Definition of boycott
- boycotting American products
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plans to boycott American products
They boycotted the city's bus system.
We boycotted companies that were polluting the environment.
These example sentences are selected automatically from various online news sources to reflect current usage of the word 'boycott.' Views expressed in the examples do not represent the opinion of Merriam-Webster or its editors. Send us feedback.
In the 1870s, Irish farmers faced an agricultural crisis that threatened to result in a repeat of the terrible famine and mass evictions of the 1840s. Anticipating financial ruin, they formed a Land League to campaign against the rent increases and evictions landlords were imposing as a result of the crisis. Retired British army captain Charles Boycott had the misfortune to be acting as an agent for an absentee landlord at the time, and when he tried to evict tenant farmers for refusing to pay their rent, he was ostracized by the League and community. His laborers and servants quit, and his crops began to rot. Boycott's fate was soon well known, and his name became a byword for that particular protest strategy.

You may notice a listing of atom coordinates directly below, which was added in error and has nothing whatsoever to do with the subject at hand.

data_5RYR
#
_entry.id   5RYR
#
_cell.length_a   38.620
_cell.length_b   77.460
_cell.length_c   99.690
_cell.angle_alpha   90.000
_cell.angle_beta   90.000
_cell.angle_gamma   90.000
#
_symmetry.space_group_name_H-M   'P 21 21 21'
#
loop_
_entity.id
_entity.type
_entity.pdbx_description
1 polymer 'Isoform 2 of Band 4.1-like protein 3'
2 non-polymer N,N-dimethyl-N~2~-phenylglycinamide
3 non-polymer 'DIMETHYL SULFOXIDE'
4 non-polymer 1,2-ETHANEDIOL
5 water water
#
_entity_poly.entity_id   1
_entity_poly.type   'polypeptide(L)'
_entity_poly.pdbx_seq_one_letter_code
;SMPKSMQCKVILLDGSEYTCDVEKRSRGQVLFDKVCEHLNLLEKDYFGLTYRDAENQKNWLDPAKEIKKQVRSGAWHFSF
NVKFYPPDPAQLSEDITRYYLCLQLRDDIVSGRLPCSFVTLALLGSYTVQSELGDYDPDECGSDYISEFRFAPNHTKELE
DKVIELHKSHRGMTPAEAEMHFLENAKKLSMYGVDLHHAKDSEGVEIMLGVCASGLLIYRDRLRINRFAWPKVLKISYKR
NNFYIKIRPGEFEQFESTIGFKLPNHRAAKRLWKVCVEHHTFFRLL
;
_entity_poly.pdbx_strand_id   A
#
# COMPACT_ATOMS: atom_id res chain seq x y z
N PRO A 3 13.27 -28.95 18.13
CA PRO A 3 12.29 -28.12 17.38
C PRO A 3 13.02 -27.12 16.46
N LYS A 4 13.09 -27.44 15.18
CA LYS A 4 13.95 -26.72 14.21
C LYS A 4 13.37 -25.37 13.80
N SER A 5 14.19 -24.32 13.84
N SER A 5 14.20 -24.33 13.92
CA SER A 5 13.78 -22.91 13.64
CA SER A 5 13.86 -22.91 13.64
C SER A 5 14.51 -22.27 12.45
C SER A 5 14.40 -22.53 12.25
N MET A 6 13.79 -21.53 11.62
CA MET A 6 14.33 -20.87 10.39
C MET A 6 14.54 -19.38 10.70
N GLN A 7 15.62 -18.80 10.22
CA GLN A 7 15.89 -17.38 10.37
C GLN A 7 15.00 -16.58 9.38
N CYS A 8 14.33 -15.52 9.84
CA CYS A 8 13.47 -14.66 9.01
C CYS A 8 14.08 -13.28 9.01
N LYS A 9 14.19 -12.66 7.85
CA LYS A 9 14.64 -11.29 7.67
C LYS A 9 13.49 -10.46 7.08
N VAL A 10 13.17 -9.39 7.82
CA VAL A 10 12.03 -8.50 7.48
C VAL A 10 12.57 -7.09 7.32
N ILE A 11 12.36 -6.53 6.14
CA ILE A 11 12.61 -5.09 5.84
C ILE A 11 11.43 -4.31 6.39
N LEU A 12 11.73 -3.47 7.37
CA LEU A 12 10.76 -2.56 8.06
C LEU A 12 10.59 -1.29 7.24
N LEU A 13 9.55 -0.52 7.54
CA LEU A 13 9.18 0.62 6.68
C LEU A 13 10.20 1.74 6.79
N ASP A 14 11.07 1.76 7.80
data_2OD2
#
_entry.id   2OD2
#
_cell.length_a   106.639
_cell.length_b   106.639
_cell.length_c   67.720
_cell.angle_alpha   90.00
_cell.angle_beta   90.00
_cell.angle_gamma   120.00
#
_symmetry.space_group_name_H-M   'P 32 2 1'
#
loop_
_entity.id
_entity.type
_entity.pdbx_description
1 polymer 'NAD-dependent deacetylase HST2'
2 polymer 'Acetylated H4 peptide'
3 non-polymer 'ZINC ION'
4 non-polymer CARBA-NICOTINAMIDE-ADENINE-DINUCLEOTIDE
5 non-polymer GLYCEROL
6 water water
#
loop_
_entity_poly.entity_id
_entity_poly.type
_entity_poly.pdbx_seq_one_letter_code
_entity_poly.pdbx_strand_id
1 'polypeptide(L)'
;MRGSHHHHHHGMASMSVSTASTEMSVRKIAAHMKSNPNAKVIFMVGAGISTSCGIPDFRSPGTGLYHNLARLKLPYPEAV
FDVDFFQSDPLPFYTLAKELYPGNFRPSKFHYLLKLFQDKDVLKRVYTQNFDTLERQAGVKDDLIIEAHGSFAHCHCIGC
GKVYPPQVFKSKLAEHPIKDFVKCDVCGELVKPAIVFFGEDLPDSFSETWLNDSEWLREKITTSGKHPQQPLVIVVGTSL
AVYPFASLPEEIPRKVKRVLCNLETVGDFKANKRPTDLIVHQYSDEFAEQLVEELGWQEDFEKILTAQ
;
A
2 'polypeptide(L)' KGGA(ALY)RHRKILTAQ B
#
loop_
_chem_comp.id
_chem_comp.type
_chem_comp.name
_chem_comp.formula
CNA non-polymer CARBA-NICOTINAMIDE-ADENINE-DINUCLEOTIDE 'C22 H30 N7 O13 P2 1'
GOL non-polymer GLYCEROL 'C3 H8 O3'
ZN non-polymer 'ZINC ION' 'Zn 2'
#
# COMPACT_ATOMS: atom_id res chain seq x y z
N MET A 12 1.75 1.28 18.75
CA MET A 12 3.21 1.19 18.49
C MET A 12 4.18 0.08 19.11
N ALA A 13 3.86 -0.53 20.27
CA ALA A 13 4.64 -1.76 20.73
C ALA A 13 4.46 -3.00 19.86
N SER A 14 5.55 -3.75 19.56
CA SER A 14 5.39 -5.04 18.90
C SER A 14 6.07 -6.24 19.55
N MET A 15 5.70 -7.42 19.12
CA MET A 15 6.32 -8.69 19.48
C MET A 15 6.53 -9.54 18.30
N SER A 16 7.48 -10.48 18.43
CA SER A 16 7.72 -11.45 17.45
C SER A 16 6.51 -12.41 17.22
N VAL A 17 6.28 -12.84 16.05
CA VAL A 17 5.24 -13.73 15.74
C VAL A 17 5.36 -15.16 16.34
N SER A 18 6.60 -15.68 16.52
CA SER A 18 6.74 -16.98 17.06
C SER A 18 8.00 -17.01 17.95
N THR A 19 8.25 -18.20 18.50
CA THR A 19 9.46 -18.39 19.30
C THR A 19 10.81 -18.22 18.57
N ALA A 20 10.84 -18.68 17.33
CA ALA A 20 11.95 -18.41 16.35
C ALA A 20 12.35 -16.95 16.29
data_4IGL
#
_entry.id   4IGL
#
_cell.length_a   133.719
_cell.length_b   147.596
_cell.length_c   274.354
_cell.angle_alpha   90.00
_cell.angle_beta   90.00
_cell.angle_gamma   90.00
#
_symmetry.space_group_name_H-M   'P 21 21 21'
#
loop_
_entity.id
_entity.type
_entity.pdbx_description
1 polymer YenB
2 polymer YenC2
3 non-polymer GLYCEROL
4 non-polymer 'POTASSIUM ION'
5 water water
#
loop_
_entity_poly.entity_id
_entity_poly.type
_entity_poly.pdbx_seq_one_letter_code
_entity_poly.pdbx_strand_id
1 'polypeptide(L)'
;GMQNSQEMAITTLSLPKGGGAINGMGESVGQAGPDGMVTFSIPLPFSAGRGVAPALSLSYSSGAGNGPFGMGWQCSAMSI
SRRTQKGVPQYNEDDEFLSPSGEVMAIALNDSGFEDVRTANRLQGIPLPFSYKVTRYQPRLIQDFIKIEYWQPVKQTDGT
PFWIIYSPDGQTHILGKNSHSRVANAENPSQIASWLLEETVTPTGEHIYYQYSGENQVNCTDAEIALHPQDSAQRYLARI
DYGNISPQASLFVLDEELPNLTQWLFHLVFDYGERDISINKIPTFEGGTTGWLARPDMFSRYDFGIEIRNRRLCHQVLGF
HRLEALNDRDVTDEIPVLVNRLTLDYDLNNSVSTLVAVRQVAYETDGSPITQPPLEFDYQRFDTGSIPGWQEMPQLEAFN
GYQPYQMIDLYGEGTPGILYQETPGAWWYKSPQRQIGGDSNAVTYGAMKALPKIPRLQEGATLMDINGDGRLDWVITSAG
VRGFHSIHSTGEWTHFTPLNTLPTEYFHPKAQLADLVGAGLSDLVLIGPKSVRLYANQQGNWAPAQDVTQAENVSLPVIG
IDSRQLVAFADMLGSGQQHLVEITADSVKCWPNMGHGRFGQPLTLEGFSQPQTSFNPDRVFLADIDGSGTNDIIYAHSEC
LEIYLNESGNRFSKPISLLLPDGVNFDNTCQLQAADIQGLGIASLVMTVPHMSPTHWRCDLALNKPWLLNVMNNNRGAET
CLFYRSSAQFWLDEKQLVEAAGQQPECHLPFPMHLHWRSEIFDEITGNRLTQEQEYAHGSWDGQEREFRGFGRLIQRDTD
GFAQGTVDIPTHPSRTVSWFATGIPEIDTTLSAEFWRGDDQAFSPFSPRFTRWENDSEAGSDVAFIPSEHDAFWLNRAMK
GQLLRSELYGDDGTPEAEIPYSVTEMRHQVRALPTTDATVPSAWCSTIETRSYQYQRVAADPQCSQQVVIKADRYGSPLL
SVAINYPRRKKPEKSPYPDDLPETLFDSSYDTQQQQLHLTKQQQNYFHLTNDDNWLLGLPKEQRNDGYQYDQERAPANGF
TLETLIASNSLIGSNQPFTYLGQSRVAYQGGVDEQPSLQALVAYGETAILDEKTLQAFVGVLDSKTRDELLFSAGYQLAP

First Known Use: 1880See Words from the same year
: to refuse to buy, use, or participate in (something) as a way of protesting : to stop using the goods or services of (a company, country, etc.) until changes are made
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